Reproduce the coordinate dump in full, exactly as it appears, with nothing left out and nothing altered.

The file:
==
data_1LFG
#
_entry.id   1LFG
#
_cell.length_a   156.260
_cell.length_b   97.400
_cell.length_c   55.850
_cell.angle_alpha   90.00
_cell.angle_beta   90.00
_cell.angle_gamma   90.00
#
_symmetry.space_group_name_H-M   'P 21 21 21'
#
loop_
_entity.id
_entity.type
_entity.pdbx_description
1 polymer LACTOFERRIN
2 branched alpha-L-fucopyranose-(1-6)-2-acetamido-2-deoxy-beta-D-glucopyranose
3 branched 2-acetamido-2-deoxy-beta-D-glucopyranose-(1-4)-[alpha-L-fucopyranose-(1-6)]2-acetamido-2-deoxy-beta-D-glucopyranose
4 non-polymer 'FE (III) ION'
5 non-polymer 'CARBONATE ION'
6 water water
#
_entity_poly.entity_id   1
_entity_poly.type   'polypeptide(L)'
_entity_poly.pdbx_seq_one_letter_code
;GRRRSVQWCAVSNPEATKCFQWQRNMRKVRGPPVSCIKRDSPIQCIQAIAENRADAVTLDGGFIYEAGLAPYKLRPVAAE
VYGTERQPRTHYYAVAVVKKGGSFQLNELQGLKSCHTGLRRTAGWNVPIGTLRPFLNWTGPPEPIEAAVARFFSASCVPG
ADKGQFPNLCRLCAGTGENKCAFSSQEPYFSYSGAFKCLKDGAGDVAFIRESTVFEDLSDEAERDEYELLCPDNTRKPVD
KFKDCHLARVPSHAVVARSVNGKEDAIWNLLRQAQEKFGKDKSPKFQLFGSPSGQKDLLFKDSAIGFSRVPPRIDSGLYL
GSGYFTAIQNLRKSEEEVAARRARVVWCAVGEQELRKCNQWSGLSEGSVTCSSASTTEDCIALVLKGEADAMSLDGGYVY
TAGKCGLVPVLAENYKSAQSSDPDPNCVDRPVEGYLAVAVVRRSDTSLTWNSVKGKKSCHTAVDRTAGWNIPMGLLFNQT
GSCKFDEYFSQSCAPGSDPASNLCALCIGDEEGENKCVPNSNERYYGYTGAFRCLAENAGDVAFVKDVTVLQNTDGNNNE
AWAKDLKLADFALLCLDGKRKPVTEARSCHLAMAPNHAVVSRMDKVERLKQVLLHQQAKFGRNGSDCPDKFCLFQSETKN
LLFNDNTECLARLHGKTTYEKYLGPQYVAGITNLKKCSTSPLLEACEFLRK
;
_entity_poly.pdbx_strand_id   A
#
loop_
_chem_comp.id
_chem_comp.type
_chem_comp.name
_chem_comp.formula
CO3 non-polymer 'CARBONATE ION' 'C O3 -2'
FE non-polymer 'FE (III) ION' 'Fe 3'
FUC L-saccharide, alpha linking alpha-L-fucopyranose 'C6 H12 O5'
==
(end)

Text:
data_1LFG
#
_entry.id   1LFG
#
_cell.length_a   156.260
_cell.length_b   97.400
_cell.length_c   55.850
_cell.angle_alpha   90.00
_cell.angle_beta   90.00
_cell.angle_gamma   90.00
#
_symmetry.space_group_name_H-M   'P 21 21 21'
#
loop_
_entity.id
_entity.type
_entity.pdbx_description
1 polymer LACTOFERRIN
2 branched alpha-L-fucopyranose-(1-6)-2-acetamido-2-deoxy-beta-D-glucopyranose
3 branched 2-acetamido-2-deoxy-beta-D-glucopyranose-(1-4)-[alpha-L-fucopyranose-(1-6)]2-acetamido-2-deoxy-beta-D-glucopyranose
4 non-polymer 'FE (III) ION'
5 non-polymer 'CARBONATE ION'
6 water water
#
_entity_poly.entity_id   1
_entity_poly.type   'polypeptide(L)'
_entity_poly.pdbx_seq_one_letter_code
;GRRRSVQWCAVSNPEATKCFQWQRNMRKVRGPPVSCIKRDSPIQCIQAIAENRADAVTLDGGFIYEAGLAPYKLRPVAAE
VYGTERQPRTHYYAVAVVKKGGSFQLNELQGLKSCHTGLRRTAGWNVPIGTLRPFLNWTGPPEPIEAAVARFFSASCVPG
ADKGQFPNLCRLCAGTGENKCAFSSQEPYFSYSGAFKCLKDGAGDVAFIRESTVFEDLSDEAERDEYELLCPDNTRKPVD
KFKDCHLARVPSHAVVARSVNGKEDAIWNLLRQAQEKFGKDKSPKFQLFGSPSGQKDLLFKDSAIGFSRVPPRIDSGLYL
GSGYFTAIQNLRKSEEEVAARRARVVWCAVGEQELRKCNQWSGLSEGSVTCSSASTTEDCIALVLKGEADAMSLDGGYVY
TAGKCGLVPVLAENYKSAQSSDPDPNCVDRPVEGYLAVAVVRRSDTSLTWNSVKGKKSCHTAVDRTAGWNIPMGLLFNQT
GSCKFDEYFSQSCAPGSDPASNLCALCIGDEEGENKCVPNSNERYYGYTGAFRCLAENAGDVAFVKDVTVLQNTDGNNNE
AWAKDLKLADFALLCLDGKRKPVTEARSCHLAMAPNHAVVSRMDKVERLKQVLLHQQAKFGRNGSDCPDKFCLFQSETKN
LLFNDNTECLARLHGKTTYEKYLGPQYVAGITNLKKCSTSPLLEACEFLRK
;
_entity_poly.pdbx_strand_id   A
#
loop_
_chem_comp.id
_chem_comp.type
_chem_comp.name
_chem_comp.formula
CO3 non-polymer 'CARBONATE ION' 'C O3 -2'
FE non-polymer 'FE (III) ION' 'Fe 3'
FUC L-saccharide, alpha linking alpha-L-fucopyranose 'C6 H12 O5'